1. Building Vocabulary A research-informed, classroom- tested strategy for pre-teaching critical words.
2. The limits of my language are the limits of my mind. All I know is what I have words for. -Ludwig Wittgenstein
3. Does this sound familiar? When Im starting to read a chapter, I just sit down and open the book up and start from the top. I read every line once slowly, but if its too long, I skip to a new paragraph. If it is a long chapter I will take a few breaks. If there is a difficult word I dont know, I try to pronounce it or I might just skip it so I can finish faster. If it is really hard, I just wait for the teacher to go over it.
4. Effects of weakness in oral language Because poor readers read considerably less than better readers, the gap between good and poor readers in number of words read, and both receptive and expressive vocabulary becomes progressively greater as the child advances through school. Cunningham, A. and Stanoich
5. Importance of Vocabulary There is a strong relationship between vocabulary knowledge and reading comprehension. Vocabulary knowledge is so strongly related to intelligence that Klouis Terman, creator of modern IQ tests, stated that if he could use only one factor to determine a persons intelligence, it would be vocabulary.
6. How do you build vocabulary? Determine critical terms to be explicitly taught. Keep the list short. Essential lesson concept words Academic Vocabulary (see slide 20) Teach students meaningful work parts- prefixes, suffixes, and roots (handouts sent). Students must participate actively and accountably in explicit vocabulary instruction to process words more deeply. Reinforce use of vocabulary multiple times.
7. Explicit Vocabulary Teaching Connect - Create explanations before definitions. Longmans Dictionary does this. Process - Active elaboration through use of synonyms/antonyms, verbal examples, non- verbal examples, compare and contrast, apply in new contexts Practice - Receptive (read and listen) and Expressive (speak and write)
8. Determine what students already know about the words.
9. Vocabulary Knowledge Rating High Knowledge Low Knowledge 4- I could teach it to the class 2- I recognize it, but need review 3 - I am pretty sure what it means 1. I have no clue what it means Term Before Instruction After Instruction estatic, adj. Lexicon, n
10. Vocabulary Note-Taking Chart Term Synonym Explanation Example Image ecstatic Extremely happy Feeling excited or joyful
11. Instructional Sequence for Teaching Critical Words Taken from Dr. Kate Kinsella: Make sure students see the new word Lexicon Pronounce the new word Lek si kan Ask students to repeat the new word Lexicon Clarify the part of speech Noun
12. Instructional Sequence Provide an accessible synonym and/or a brief explanation Synonym: a dictionary Definition: all of the words of a particular language, the special vocabulary of a profession, hobby Provide a visual or non-linguistic representation and/or showing sentence. Medical lexicon Skater lexicon
13. Instructional Sequence Rephrase the simple definition/explanation, asking students to complete the statement by substituting aloud the new word To understand the doctors prognosis, you had to understand his lexicon. It was difficult to understand what the skater was explaining because of his lexicon. Check for understanding with a brief, focused question/task. Would you have a lexicon if you were cooking?
14. Effective Vocabulary Instruction Descriptions as opposed to definitions (see Longman dictionary) Use of linguistic and non linguistic representations Gradual shaping of word meaning over multiple exposure Teaching and using word parts Students interacting with the words they are learning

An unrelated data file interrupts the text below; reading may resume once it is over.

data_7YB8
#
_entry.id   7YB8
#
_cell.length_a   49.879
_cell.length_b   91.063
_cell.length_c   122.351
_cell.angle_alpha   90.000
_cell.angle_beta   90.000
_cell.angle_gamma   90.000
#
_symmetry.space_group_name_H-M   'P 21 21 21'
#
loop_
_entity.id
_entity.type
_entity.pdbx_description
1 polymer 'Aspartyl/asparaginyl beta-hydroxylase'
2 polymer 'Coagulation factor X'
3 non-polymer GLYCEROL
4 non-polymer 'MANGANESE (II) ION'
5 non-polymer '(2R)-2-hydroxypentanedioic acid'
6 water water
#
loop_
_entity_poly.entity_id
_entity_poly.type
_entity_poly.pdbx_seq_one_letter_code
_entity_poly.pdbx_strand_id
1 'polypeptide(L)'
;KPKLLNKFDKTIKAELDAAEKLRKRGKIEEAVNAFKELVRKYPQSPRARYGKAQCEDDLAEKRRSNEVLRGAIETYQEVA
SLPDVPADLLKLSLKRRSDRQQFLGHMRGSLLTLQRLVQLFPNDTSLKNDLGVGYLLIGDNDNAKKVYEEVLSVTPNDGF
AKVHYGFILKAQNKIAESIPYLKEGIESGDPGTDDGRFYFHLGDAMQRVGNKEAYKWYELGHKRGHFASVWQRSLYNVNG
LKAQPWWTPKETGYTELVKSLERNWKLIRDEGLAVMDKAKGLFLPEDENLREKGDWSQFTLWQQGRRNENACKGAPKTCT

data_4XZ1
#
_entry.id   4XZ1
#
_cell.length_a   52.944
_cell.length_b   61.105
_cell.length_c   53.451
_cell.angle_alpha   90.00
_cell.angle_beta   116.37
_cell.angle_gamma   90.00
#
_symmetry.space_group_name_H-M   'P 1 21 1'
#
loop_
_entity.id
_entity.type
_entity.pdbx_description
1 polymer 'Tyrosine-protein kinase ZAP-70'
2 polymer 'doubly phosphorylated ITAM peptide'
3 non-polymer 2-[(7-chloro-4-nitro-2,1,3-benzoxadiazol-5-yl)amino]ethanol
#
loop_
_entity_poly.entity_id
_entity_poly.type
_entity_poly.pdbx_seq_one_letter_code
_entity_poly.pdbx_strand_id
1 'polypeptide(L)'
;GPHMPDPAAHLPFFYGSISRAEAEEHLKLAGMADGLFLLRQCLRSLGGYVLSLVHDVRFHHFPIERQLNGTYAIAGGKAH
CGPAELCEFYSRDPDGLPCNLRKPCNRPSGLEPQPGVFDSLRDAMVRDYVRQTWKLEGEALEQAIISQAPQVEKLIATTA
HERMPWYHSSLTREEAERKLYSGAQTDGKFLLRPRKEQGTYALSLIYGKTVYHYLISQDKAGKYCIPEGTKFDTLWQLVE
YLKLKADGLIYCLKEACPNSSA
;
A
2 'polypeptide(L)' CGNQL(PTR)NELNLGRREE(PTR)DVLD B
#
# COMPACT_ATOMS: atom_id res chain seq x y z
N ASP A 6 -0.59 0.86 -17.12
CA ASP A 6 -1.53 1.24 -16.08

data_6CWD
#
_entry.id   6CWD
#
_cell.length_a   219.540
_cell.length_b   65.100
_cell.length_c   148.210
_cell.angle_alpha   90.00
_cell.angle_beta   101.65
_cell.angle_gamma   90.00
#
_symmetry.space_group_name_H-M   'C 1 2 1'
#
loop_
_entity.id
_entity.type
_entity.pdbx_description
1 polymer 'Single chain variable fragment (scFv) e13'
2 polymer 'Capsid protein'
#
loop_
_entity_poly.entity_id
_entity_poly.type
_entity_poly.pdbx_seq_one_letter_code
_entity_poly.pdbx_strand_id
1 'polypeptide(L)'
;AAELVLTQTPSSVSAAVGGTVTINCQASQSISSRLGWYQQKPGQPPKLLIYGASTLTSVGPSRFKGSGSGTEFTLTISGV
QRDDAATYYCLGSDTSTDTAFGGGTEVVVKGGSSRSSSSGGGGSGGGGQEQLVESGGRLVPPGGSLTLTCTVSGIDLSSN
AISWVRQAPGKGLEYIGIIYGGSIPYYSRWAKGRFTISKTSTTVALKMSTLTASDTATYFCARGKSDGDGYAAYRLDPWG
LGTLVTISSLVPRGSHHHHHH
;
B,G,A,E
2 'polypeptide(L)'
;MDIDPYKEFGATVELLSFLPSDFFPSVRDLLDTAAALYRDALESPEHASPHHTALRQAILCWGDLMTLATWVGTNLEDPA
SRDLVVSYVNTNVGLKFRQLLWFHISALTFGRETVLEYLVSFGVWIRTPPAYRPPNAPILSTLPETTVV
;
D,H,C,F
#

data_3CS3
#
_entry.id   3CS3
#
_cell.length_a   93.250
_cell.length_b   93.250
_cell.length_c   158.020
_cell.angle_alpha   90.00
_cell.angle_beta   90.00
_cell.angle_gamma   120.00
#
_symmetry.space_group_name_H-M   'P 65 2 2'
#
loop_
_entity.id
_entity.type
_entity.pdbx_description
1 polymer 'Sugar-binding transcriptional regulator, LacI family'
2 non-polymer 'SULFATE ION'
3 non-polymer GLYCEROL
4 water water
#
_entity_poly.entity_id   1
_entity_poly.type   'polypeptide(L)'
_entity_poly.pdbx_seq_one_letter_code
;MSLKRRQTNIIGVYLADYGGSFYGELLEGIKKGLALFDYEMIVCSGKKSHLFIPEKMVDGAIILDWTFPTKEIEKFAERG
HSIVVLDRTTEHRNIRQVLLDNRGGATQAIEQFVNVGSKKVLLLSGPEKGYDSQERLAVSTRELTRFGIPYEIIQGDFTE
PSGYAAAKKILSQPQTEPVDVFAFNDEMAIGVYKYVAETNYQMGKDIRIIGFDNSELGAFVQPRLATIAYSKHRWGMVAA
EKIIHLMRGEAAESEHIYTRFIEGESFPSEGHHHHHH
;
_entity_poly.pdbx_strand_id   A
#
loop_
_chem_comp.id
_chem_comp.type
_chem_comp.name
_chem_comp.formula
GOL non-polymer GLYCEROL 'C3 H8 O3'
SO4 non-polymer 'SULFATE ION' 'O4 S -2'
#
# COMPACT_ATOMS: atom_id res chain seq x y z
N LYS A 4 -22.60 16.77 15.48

15. Differentiate Instruction Prepare lesson Provide note-taking scaffold to support listening and review. This provides for active participation in vocabulary instruction. Structure routine opportunities for students to apply the new word both in speaking and writing.
16. Vocabulary Note-taking Scaffold - Prepare Lesson Term Synonym/explanation Example/image/showing sentence Comparison n An examination/study of two or more things to show how they are alike and different comparison shopping for a new car The jeep looks tiny in comparison to the Hummer. Impact, n Effect or influence image of a Big Mac and fries Eating a junk food diet will have a negative impact on your health
17. Heavy Scaffold Term Synonym/explanation Example/image/showing sentence Comparison n An examination/study of two or more things to show how they are alike and ____________. comparison shopping for a new car The jeep looks tiny in comparison to ______________. Impact, n Effect or influence image of a Big Mac and fries Eating ____________ will have a negative impact on your health
18. Weaning from Scaffold Term Synonym/explanation Example/image/showing sentence Comparison n An examination/study of two or more things to show how they are alike and different comparison shopping for ________ . Impact, n image of a Big Mac and fries Eating a junk food diet will have a ___________ impact on __________.
19. Plan Vocabulary Instruction Which key words or concepts are vital to understanding? Is the word encountered frequently? Are their words that can be grouped together to enhance understanding of a central concept? How can I help students use the word/concept in meaningful ways in future speaking and writing contexts? How will I teach them to study academic vocabulary? What method is most appropriate for student to study the words?
20. Another resource for vocabulary instruction The Academic Word List - a high- incidence and high-utility 500 word list occur frequently over wide range of academic texts http://language.massey.ac.nz/staff/awl/ind
21. Assignment Create a vocabulary lesson using the note-taking structure. Modify the lesson by substituting blanks for some of the words based on the needs of the student you are following.